Laurentian Bank is accelerating its growth as it further beefs up its B2B Trust subsidiary by acquiring AGF Management’s trust operations for $415.5 million, its second large deal in six months.
The move follows last November’s $165-million purchase of the MRS companies from Mackenzie.
“We firmly believe that by acquiring AGF Trust we are putting in place yet another building block to solidify Laurentian Bank’s future,” CEO Rejean Robitaille said Wednesday during a conference call.
The deal will improve the bank’s performance by increasing the scale of its operations, optimizing its efficiency and increasing net interest income and margins, said Robitaille.
“It leverages B2B Trust’s solid base of business, lifts its already strong scale and efficiency to an even higher level and in one fell swoop expands B2B Trust’s network,” he told analysts.
The addition of the Toronto-based trust also diversifies the bank’s portfolio and profitability.
Last year’s acquisition of MRS has helped to offset weakness in the B2B Trust main business. Excluding MRS, the trust’s companies revenues were down four per cent and income was off 13 per cent in the first half of the year.
“Without the acquisition of MRS, B2B revenue would be down and it’s almost all due to margin compression,” added Francois Desjardins, head of B2B Trust.
During the second quarter, MRS contributed $10.7 million of B2B Trust’s $39.8 million of revenues. It also earned $10.6 million.
AGF Trust will add $3.1 billion of loans and $2.9 billion of deposits, raising B2B Trust’s total loans and deposits to $22.1 billion. The number of clients will increase 25 per cent to 750,000, while 300 employees will be added.
Laurentian Bank (TSX:LB) is paying net book value at closing for AGF Trust of about $242 million in cash. It will also repay $109.5 million in subordinated debt and the $64 million preferred share from AGF Trust to AGF Management Limited.
AGF is expected to add $28 million to $30 million to 2014 net income. Pre-tax integration costs are expected to be $30 million to $35 million and will largely be incurred in 2013.
AGF Trust provides guaranteed investment certificates and other savings products and lends money for investment and real-estate deals. It’s represented by 20,500 financial advisers and 1,050 mortgage brokers across Canada.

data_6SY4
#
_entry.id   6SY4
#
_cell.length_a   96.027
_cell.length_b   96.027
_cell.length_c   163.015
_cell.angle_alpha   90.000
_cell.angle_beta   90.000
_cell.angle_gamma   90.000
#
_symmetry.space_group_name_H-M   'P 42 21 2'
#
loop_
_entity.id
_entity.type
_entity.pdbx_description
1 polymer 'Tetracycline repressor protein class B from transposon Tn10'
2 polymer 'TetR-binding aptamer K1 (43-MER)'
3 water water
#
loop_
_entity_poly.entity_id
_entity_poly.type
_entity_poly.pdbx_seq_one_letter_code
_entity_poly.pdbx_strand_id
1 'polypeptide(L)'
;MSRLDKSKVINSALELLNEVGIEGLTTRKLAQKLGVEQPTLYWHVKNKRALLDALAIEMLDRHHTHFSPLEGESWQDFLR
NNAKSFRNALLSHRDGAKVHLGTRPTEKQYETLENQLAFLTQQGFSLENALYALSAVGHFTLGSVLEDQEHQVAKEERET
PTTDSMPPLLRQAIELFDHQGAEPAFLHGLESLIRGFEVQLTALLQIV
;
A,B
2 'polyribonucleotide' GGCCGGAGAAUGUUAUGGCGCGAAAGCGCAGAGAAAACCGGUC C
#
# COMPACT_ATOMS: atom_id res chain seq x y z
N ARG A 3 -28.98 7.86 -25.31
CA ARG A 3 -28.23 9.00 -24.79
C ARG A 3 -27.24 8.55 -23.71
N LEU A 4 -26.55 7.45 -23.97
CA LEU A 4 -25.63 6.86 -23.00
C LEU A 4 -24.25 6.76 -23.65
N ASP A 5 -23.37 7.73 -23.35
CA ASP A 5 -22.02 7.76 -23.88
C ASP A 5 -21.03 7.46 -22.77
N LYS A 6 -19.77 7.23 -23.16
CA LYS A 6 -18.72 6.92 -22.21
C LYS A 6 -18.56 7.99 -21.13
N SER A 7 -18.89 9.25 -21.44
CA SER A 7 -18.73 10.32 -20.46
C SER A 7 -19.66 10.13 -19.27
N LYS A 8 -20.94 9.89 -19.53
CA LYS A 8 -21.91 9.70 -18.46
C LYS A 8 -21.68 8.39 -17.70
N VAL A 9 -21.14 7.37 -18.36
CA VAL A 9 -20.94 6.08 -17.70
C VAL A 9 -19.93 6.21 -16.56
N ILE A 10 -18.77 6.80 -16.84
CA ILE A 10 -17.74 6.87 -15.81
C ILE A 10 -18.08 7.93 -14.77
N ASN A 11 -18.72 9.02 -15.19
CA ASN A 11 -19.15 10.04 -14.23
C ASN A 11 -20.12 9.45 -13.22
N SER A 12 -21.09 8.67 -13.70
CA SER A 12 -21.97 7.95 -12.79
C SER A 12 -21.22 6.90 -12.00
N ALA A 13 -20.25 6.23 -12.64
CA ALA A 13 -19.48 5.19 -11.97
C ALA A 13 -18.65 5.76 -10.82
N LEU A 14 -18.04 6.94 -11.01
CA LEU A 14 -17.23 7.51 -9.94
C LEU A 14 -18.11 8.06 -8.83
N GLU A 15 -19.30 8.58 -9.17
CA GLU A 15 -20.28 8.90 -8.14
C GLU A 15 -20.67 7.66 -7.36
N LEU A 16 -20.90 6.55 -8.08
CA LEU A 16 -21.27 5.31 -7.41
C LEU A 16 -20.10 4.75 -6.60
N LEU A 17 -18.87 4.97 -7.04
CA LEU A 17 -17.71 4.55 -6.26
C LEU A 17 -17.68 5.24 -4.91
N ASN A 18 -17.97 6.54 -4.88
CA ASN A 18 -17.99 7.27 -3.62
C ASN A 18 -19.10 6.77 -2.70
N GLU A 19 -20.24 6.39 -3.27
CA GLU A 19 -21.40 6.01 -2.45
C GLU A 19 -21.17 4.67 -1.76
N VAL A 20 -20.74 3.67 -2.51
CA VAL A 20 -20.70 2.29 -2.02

B2B Trust, which will absorb AGF Trust, will continue to offer similar products through a total of more than 27,000 advisers.
The deal gives AGF Management a war chest of $615 million including lines of credit to hunt for global acquisitions as it looks to strengthen its core investment management business.
AGF Management (TSX:AGF.B) says it will use money from the sale and its line of credit to grow its investment management business.
“There are a number of organizations today that are looking to exit the investment management business that we feel it’s an extremely exciting period frankly in our industry despite the challenges today,” Blake Goldring, AGF’s chairman and chief executive officer, said during a separate conference call.
The wealth-management and mutual fund industry has been going through a period of consolidation, with the survivors using their increased economies of scale to overcome thinner margins and investors’ caution during volatile times.
One of the biggest deals in recent years, Scotiabank (TSX:BNS) acquired full ownership of DundeeWealth Inc. by spending about $2.3 billion for the shares it didn’t already own. That deal was announced in 2010 and completed last year.
About the same time, AGF purchased Acuity Funds, a mid-sized independent player, in a $325-million deal that increased the companies’ combined asset base by about 16 per cent.
Goldring told analysts Wednesday that the strong Canadian dollar will help AGF’s expansion efforts, especially in the United States.
Barclays Capital analyst John Aiken said in a research note that the transaction is a slight positive for AGF but doesn’t solve the challenges facing its main asset management business.
“Not only does it dispose of operations that we considered non-core at best and a distraction to management at worst, it increases its cash position allowing for greater strategic alternatives for its core, asset management operations,” he wrote.
“However, we underscore that this transaction does not solve any of the issues facing AGF in its asset management business. We still believe that the volatility in the markets will keep investors on the sidelines, negatively impacting gross and net sales levels as well as investment performance.”
He said AGF would need to buy back about 20 per cent of its shares to reduce the hit from a reduction in the trust’s earnings.
Blake said AGF has delivered “considerable value” since it acquired Chancellor Trust in 1988, which remained focused primarily on the prime mortgage business until 2000. But a strategic review last fall led AGF to decide to exit the trust business and recognize in B2B Trust a “formidable competitor” that shares the same vision.
DBRS Rating Service said the acquisition by Laurentian (TSX:LB) is consistent with its strategy to build scale and distribution in its B2B Trust (B2B) business. But it said the second deal in months raises some concerns about the pace of integration.
“However, our concerns are partially mitigated by the fact that the bank’s first acquisition, MRS Trust and related companies, which closed in November 2011, appears to be progressing on schedule with its integration plan,” it said in a report.
On the Toronto Stock Exchange, AGF Management’s shares closed at $12.24, up 52 cents or 4.4 per cent in Wednesday trading. Laurentian’s stock gained $1.11 or 2.69 per cent to $42.35.